• Kidney failure
  • Aplastic anemia
  • Chronic inflammatory diseases
  • Autoimmune diseases
  • Infections
  • Cancer

What Is An Elevated MCV?

A mean corpuscle volume above 100 fL is considered a high level.1 High MCV levels mean your red blood cells are larger than normal. 

These RBCs are also “poorly nourished” says Dr. Mira. They’re unable to efficiently carry around hemoglobin throughout your body.

What Does High MCV Mean?

It suggests you may have macrocytic anemia. Macrocytic anemia may be caused by:2

  • Vitamin B12 or B9 (folate) deficiency
  • Liver disease   
  • Pernicious anemia 
  • Hypothyroidism

People who follow a vegan diet are at a higher risk of B12 deficiency. Gut disorders such as Crohn’s disease that affect B12 absorption can also lead to deficiency and anemia.7 

What Is Low MCV?

A low MCV level is anything below 80 fL.1 It means your RBCs are smaller than normal.

What Low MCV Means

Low MCV levels suggest you have microcytic anemia. Microcytic anemia usually occurs when your body doesn't make enough hemoglobin. As a result, your red blood cells are smaller. 

Iron deficiency is the most common cause of microcytic anemia. 

This can happen if you don’t eat enough iron-rich foods, have gut disorders that impair its absorption, or have an increased demand for iron due to pregnancy or surgery.

Macrocytic anemia can also be caused by:2

  • Thalassemia
  • Copper deficiency
  • Vitamin A deficiency
  • Chronic inflammatory diseases
  • Lead poisoning

How To Test Your MCV Levels

Your doctor will order an MCV test as part of a CBC. Make sure to let your doctor know if you are experiencing any symptoms of anemia.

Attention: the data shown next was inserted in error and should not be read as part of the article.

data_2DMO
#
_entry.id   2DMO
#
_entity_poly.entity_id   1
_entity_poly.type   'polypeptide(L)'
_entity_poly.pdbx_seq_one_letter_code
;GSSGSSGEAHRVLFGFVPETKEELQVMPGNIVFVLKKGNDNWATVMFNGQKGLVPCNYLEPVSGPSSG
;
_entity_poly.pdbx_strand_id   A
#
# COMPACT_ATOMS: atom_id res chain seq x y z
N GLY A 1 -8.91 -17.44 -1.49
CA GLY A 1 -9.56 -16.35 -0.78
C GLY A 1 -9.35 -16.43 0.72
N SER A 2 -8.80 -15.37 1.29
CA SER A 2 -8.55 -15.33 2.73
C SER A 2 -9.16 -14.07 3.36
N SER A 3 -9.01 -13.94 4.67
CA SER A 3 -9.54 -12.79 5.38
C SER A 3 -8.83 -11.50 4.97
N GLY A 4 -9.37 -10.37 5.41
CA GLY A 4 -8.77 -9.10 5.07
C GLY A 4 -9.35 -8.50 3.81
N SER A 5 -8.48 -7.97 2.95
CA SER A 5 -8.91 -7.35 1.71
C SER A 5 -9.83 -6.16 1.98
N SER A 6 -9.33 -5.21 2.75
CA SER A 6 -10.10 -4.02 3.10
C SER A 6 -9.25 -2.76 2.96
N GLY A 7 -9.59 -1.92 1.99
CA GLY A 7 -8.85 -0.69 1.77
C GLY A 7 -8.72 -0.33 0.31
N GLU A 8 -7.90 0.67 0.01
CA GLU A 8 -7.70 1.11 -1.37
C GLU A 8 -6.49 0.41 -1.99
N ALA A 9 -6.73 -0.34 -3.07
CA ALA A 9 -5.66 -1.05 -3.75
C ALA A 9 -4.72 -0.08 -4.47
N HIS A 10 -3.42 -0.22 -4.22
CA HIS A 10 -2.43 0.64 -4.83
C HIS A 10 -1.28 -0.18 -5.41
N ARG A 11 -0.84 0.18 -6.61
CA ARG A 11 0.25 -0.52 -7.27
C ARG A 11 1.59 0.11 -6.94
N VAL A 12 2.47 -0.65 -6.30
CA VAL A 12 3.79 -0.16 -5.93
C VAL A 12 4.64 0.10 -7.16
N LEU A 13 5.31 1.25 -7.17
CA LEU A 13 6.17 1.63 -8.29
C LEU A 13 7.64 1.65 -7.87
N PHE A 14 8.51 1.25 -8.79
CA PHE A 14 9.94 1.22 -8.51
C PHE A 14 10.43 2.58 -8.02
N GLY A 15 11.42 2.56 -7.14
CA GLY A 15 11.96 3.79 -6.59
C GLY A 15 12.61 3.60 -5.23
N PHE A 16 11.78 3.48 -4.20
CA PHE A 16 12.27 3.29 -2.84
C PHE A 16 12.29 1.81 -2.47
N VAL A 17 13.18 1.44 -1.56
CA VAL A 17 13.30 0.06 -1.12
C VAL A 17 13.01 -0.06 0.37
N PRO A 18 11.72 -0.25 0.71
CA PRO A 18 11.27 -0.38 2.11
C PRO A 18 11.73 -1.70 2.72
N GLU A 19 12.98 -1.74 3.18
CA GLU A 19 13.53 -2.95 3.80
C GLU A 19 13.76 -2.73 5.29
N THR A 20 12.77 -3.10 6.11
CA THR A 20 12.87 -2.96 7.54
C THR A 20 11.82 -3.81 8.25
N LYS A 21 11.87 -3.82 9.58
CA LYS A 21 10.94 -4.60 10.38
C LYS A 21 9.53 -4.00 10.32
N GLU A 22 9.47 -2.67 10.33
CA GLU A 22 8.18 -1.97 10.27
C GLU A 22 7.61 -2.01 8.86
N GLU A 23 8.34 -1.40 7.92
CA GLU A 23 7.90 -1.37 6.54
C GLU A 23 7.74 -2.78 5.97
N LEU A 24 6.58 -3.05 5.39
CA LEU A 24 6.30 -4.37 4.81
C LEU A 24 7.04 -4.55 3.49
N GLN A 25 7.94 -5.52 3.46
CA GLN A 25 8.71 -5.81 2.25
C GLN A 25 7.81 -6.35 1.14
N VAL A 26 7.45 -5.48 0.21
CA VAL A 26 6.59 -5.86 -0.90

An MCV test requires you to give a blood sample. This is usually performed in a hospital, medical clinic, or laboratory. 

You don’t have to do anything to prepare for the test if you’re just getting a CBC done. If you’re getting other tests done, your doctor may require you to fast for a certain length of time. 

After submitting your blood sample, you should receive your results within a few days. If you are diagnosed with anemia, your doctor may order additional tests to determine the cause.

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Dr. Rizza Mira
Dr. Rizza Mira
Medical Reviewer
Dr. Rizza Mira is a medical doctor and a general practitioner who specializes in pediatrics, nutrition, dietetics, and public health.

As a pediatrician, she is dedicated to the general health and well-being of children and expecting parents. She believes that good nutrition, a healthy lifestyle, and prevention of illness are key to ensuring the health of children and their families.

When she’s not in the hospital, Rizza advocates and mobilizes causes like breastfeeding, vaccination drives, and initiatives to prevent illness in the community.
Will Hunter
Will Hunter
Content Contributor
Will is a content writer for KnowYourDNA. He received his B.A. in Psychology from the University of California, Los Angeles. Will has 7 years of experience writing health-related content, with an emphasis on nutrition, alternative medicine, and longevity.